Behind the Blue Bin: What to Recycle?

November 14, 2011

And now to address the question many of you have been waiting for: What IS acceptable to put in blue bins on-campus. The list is fairly basic, with one minor exception that needs a fair amount of explanation for it to make complete sense.

First, a quick note:

Because I know too many people that do this, and it will be important when we get to plastics, I’m going to say it again very explicitly.

Resist your deep-seated TWAMPyness and do not stress over the smallest amounts of residue in an item; today’s infrastructure is able to handle this. As far as recycling bottles with or without the caps, it is not a major issue for TFC; infrastructure can handle small amounts of contamination.

At the same time, do not go blow your nose with a tissue and put that thing anywhere near a blue bin; needless to say, that paper is a bit too contaminated (tissues and paper towels are also not a high enough quality of paper to be recycled).

Without further ado, here is the official list of the kinds of material, when not severely contaminated, that can be put in blue bins at our College***:

-PAPER
Non-shredded. It can be newsprint, magazines, that two month old flier that’s STILL on the first floor of Morton Hall advertising something you don’t care about, whatever. This INCLUDES items that are paper-like as well. Cardboard, cereal boxes and things of that nature, we’re looking at you.

-ALUMINUM CANS AND FOIL
When asked specifically about contamination (i.e. that tiny bit of soda that never seems to leave the can), Farron insisted that that would not have a huge effect on the quality of the overall product. As always, however, use good judgment (the aluminum foil covering that roasted chicken may not be able to be salvaged, for instance).

-GLASS
Preferably not broken ☺.

-TIN/STEEL CANS
That can of tomato soup you just enjoyed belongs in the recycling bin before you dig in.

-PLASTICS
Ok, now here is where you need to pay attention. Students, as well as faculty and staff, often do not look for the number that is located on every plastic used in America (those few items that seem like plastic but don’t have a number are not recyclable). Yet often times on the bottom of most items, the key number to consider is there (If you want to learn about the numbers and listen the same part of a Jack Johnson song TWICE, here’s a basic video: http://www.youtube.com/watch?v=VPLD5EzTlW0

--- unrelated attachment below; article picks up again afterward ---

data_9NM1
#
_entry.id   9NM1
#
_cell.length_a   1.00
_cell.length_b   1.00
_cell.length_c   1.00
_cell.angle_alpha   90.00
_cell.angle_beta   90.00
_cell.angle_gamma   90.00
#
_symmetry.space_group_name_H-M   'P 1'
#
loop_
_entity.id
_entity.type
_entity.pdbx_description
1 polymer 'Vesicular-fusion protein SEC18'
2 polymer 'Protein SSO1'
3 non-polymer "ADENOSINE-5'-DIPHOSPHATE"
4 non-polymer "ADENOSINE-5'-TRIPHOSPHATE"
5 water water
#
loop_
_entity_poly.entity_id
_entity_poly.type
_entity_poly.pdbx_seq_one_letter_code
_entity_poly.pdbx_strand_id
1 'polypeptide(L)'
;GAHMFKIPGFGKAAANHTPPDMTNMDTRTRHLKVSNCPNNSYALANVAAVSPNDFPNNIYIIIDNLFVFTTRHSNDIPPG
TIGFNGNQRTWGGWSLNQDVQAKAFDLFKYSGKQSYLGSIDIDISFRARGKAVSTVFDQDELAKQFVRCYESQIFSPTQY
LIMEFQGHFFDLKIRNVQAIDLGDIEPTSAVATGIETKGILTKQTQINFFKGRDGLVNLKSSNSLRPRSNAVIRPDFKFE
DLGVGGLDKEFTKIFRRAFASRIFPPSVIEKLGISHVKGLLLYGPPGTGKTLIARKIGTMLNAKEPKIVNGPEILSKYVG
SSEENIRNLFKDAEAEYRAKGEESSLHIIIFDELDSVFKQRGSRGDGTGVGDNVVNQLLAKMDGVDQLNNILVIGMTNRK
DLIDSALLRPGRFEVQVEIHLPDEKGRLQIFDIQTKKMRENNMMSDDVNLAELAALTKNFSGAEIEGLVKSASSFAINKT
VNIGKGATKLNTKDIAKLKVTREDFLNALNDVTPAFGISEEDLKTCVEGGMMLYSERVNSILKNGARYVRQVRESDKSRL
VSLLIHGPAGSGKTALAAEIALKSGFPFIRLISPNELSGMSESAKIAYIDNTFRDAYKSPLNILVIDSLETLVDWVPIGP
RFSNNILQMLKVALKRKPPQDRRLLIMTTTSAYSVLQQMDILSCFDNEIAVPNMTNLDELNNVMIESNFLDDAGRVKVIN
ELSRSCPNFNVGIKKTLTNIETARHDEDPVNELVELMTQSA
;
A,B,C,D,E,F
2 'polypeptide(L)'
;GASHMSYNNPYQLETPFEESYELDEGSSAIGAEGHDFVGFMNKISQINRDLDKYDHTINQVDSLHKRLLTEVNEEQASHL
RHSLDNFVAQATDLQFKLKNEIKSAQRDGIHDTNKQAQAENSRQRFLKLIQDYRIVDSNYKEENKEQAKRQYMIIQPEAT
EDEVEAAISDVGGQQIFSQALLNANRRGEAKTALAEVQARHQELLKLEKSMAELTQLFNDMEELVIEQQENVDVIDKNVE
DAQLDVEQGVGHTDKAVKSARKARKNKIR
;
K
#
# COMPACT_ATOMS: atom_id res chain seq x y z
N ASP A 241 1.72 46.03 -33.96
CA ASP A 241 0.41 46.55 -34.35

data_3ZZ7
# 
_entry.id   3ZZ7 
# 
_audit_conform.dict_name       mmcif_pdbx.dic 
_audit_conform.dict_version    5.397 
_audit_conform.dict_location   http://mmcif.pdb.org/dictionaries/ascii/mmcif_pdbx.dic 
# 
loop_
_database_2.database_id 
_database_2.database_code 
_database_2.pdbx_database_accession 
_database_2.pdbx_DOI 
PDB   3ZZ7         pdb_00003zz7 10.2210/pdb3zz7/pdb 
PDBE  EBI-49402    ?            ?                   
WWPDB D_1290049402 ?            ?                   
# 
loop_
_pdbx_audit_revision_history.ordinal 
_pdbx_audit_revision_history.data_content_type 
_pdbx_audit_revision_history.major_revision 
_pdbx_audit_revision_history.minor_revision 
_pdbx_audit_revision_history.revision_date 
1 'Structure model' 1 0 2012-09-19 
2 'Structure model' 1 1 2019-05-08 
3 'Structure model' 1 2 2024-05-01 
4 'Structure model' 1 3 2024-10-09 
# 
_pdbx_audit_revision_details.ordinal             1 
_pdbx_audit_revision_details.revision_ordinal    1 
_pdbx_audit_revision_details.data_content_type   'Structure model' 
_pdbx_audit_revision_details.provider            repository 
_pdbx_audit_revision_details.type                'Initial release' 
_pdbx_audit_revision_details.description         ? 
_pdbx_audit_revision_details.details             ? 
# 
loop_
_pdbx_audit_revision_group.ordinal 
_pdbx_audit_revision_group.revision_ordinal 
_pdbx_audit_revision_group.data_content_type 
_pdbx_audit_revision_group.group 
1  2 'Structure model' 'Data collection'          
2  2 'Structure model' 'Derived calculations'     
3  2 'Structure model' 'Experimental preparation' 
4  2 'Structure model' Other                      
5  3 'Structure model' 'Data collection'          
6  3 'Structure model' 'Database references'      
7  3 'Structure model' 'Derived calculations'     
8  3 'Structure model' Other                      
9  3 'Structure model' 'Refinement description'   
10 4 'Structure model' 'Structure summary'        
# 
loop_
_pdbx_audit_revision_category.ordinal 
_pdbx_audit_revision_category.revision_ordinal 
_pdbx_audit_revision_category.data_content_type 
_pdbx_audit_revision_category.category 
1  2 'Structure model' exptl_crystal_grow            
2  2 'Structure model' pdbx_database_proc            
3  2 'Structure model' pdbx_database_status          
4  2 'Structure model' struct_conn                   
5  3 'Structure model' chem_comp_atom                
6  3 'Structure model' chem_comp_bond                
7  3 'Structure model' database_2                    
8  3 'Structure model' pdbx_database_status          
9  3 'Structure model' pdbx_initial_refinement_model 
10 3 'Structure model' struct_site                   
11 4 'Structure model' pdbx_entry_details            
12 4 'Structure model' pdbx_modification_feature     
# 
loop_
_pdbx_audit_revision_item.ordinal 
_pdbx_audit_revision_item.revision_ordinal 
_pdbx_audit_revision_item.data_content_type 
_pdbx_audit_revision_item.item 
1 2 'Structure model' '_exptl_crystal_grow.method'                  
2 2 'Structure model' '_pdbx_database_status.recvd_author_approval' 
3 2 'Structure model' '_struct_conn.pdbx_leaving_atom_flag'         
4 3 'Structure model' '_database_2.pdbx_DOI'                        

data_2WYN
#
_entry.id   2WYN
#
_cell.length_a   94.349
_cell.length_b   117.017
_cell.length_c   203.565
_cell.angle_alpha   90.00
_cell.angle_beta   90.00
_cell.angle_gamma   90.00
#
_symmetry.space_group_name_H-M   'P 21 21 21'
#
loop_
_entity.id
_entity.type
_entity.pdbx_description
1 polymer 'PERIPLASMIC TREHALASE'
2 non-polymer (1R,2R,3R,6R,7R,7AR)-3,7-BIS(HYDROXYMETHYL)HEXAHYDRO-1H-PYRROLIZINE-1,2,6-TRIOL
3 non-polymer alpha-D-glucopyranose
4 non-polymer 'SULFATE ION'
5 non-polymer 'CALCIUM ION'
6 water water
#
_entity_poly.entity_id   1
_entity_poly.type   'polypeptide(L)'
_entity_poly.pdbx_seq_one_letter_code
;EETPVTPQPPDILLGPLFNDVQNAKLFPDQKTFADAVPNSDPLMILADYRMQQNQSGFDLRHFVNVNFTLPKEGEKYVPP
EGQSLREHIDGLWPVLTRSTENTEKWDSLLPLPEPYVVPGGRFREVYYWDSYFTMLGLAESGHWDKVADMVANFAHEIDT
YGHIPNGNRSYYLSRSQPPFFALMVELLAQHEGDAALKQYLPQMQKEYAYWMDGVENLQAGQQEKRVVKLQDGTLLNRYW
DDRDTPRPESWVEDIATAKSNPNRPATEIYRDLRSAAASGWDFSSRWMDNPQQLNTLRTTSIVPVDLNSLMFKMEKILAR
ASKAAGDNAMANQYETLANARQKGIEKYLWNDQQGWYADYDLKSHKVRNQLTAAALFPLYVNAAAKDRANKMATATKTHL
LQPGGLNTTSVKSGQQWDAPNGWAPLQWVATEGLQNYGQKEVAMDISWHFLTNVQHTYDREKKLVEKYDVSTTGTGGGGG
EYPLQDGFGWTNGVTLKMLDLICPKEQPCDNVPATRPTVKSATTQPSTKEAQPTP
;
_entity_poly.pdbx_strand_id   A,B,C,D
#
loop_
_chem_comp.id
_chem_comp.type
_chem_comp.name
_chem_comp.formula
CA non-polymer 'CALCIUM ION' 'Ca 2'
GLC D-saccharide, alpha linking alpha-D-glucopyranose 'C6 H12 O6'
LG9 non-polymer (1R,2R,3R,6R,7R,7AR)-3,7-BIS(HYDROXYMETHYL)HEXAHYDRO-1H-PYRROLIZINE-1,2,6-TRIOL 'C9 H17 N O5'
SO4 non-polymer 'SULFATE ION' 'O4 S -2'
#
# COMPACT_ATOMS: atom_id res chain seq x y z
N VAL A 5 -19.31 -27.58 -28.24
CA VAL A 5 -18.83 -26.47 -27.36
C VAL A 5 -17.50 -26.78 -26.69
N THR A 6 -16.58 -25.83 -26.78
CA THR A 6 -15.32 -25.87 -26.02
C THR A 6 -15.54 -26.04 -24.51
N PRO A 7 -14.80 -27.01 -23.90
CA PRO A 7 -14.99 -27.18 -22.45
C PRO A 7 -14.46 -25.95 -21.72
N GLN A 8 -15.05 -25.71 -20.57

For recycling on-campus, #1 and #2 in the shape of a bottle are the only kinds of plastic that can be recycled (SEAC, however, is currently working on a way to recycle the other numbers of plastic…stay tuned on that front). Thanks to private enterprise and investment in recouping material mainly by the likes of beverage companies, items of this nature can be recycled with great ease, making it worthwhile to recycle by companies like TFC.

Now, that’s not an endorsement to go and drink as many 20 oz. Pepsis or Cokes as you want. According to Larron, it is due to the beverage industry’s work to help recover their plastic (admittedly to lower their costs) that TFC is able to collect BOTTLE-SHAPED #1 and #2 plastics.

Why not other plastics, you ask? Well, surprise, surprise; the answer comes down to an economical concern. Due to the type of resin, opaque-ness, and certain other chemicals found in the product, items such as an empty tub of margarine are not cost-effective enough to sell out to recyclers of plastic by TFC, even if it does sport a #1 or #2 on the bottom.

So, to summarize the plastics section:

Is your plastic bottle-shaped?
If yes, continue. If no, do not recycle (reuse if possible).

Is your plastic a #1 or #2?
If yes, RECYCLE. If no, do not recycle (reuse if possible).

There, that is not so hard, right? If it is, I suggest you go and listen to what Jack Johnson was talking about again and consider two things:

-He’s got elementary school kids singing along, so they know what’s up.
-If Jack Johnson is singing about it, it’s probably something that is good to do.

Even if you do not want to bro out, I would be absolutely shocked if you were not threatened by this video from the greatest Nicktoon of the 90’s, Rocko’s Modern Life: http://www.youtube.com/watch?v=kyZbw8waVwk


http://imageshack.us/photo/my-images/5/rocko3l.jpg/sr=1
“That was a HOOT!!”

***This list excludes special items such as electronics, shoes, and plastic bags that have other means of getting recycled on-campus. For information on that, visit: http://www.wm.edu/sites/sustainability/initiatives/recycling/index.php

By: Jamison Shabanowitz

Entry Filed under: Uncategorized. Tags: .


About:

Welcome to Hark Upon the Green! This blog is a shared space for members of the sustainability community at William & Mary to write about sustainability topics on and beyond. If you would like to contribute to the blog, contact Madeleine Boel, Committee on Sustainability Web Assistant, at mgboel@email.wm.edu.
Make sure to visit Sustainability at W&M for all of W&M's progress on sustainability efforts. Catch up with William & Mary Sustainability on Twitter at WM_GreenisGold
To learn what William & Mary's Environmental Law Society is up to, visit their blog at http://envirols.blogs.wm.edu/.

Archives

Tags

RSS WM_GreenisGold